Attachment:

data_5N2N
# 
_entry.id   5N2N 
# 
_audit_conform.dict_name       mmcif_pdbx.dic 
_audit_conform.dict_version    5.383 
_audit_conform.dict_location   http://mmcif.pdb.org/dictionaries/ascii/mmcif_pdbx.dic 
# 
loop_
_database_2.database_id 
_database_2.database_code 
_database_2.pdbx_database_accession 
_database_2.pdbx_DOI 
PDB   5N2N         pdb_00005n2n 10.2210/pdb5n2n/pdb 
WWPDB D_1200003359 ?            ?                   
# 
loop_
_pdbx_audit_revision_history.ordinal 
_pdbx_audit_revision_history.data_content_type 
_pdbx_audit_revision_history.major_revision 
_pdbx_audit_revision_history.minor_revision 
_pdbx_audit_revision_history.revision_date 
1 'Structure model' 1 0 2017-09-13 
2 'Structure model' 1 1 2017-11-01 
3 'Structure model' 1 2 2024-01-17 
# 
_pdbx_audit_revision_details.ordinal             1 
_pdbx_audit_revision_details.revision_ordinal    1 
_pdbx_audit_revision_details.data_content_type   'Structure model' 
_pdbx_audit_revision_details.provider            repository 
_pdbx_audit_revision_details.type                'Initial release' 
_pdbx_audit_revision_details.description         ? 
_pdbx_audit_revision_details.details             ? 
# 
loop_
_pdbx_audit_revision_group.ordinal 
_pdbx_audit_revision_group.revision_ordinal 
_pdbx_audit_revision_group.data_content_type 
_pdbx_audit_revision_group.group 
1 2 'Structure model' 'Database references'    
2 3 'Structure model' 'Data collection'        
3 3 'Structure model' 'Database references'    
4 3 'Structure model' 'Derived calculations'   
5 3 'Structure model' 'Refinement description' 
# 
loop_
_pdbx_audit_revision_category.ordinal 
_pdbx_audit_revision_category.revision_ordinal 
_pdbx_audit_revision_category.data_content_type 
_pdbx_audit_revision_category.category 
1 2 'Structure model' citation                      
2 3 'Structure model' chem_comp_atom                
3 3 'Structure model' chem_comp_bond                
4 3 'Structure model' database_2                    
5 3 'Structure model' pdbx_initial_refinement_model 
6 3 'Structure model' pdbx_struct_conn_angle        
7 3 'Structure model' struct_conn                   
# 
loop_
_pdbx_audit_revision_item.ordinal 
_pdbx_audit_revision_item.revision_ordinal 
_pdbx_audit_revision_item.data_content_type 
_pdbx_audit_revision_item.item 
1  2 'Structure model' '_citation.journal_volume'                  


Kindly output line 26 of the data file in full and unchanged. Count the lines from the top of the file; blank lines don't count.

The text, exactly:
# 